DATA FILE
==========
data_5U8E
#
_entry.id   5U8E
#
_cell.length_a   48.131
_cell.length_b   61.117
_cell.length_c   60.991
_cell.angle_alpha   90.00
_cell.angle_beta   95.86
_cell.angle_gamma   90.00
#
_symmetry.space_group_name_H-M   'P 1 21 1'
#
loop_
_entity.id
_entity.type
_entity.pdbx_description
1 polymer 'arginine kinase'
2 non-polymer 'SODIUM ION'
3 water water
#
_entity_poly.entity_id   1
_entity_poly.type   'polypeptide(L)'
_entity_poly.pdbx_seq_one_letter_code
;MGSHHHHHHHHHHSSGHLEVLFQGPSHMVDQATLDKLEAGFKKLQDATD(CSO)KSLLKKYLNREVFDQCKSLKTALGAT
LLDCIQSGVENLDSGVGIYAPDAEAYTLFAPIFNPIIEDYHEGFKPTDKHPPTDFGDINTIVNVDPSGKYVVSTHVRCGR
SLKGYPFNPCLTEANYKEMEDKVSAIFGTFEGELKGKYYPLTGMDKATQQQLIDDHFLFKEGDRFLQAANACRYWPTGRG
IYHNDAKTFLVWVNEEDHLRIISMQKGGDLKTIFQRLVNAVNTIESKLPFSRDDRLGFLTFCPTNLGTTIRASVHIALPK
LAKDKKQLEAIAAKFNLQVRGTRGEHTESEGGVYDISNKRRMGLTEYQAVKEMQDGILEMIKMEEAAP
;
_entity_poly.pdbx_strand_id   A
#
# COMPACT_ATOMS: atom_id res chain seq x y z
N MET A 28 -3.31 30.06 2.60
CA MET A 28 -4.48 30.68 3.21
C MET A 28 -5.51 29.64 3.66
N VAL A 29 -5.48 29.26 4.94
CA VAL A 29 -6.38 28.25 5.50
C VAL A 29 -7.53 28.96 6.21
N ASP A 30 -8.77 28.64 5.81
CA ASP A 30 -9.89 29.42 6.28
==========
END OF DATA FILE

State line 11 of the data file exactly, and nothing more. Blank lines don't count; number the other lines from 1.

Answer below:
#